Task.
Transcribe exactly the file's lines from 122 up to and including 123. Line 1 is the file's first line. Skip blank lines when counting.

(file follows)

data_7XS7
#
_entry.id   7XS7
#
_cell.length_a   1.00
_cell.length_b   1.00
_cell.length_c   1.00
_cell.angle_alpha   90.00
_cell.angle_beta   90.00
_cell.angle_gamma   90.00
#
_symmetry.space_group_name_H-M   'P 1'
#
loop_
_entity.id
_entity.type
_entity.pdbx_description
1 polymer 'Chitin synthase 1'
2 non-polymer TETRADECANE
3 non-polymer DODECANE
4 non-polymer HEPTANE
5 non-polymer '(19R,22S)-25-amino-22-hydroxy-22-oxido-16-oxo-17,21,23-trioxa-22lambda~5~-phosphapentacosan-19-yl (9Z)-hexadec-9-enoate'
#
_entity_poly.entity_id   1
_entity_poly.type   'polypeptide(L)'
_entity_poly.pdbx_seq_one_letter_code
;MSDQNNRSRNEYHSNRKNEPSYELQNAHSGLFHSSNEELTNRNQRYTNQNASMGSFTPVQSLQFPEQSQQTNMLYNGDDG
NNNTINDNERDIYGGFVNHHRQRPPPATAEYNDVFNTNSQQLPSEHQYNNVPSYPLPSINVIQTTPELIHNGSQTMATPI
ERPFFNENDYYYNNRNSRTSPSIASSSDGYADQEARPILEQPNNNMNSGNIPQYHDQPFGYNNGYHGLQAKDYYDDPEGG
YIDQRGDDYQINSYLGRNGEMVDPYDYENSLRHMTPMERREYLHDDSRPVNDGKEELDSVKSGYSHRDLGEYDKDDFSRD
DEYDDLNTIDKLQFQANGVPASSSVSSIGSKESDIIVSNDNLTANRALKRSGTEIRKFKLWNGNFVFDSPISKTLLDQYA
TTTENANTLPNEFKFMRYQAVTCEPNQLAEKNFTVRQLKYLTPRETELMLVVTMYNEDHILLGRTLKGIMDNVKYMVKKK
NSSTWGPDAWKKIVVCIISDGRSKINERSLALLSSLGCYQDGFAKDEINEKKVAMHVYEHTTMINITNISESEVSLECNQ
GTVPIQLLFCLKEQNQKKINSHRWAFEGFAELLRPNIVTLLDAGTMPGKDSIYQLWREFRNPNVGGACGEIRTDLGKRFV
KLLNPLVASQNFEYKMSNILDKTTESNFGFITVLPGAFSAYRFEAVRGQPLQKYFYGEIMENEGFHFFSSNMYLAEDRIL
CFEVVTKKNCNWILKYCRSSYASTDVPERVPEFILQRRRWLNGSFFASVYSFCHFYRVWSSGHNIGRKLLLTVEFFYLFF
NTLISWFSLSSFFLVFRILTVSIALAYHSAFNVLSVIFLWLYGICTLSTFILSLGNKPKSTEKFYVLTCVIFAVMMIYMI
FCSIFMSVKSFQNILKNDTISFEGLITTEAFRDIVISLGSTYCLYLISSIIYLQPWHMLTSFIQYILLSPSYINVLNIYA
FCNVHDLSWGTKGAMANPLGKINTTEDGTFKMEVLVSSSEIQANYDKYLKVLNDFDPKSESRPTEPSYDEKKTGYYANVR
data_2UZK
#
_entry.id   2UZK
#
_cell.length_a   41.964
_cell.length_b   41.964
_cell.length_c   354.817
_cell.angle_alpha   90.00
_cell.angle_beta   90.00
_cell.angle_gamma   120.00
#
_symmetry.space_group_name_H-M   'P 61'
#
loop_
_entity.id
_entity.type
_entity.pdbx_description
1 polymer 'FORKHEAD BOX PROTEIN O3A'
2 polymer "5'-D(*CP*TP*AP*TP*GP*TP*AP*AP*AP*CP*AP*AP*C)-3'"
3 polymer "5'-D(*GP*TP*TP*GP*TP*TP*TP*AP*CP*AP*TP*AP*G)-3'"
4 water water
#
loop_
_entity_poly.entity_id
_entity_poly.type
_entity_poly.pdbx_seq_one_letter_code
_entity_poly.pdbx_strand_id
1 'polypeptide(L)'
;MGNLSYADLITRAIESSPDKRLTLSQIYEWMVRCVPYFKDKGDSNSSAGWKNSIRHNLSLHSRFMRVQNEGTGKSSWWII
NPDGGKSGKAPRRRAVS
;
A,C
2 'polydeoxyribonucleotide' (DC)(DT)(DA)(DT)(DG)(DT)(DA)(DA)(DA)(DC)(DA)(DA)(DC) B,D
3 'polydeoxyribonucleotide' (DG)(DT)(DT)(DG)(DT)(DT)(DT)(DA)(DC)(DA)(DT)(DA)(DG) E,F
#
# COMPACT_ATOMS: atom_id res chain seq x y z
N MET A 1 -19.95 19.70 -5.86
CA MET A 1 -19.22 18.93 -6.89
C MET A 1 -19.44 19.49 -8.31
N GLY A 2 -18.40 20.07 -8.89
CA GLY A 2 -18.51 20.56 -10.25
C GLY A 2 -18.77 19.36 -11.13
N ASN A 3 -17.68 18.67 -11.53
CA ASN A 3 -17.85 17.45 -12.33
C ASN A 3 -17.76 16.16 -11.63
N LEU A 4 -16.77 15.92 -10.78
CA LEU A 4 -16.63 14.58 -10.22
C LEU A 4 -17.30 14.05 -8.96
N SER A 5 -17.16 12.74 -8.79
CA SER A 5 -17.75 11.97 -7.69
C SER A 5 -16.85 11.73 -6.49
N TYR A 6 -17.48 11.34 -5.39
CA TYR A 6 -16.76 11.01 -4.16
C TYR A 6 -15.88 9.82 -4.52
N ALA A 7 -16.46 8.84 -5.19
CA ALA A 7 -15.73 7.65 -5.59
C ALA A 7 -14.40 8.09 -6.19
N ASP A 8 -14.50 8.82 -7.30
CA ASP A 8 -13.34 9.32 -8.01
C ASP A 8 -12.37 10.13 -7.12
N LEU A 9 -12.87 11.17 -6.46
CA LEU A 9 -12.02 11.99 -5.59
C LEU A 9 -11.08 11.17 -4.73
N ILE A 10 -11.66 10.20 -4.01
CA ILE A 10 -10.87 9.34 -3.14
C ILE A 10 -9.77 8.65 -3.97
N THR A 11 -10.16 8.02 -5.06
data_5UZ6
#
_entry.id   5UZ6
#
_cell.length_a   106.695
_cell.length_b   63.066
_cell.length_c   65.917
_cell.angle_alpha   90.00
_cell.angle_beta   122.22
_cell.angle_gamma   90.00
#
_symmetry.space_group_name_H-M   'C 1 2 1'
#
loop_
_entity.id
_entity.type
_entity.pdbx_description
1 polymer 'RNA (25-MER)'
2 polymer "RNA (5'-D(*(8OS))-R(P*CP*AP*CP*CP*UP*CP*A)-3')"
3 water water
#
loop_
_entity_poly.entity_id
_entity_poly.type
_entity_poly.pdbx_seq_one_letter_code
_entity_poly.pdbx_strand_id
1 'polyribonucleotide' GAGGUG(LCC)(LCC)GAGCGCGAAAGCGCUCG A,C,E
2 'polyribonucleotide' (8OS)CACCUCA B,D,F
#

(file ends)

_entity.type
_entity.pdbx_description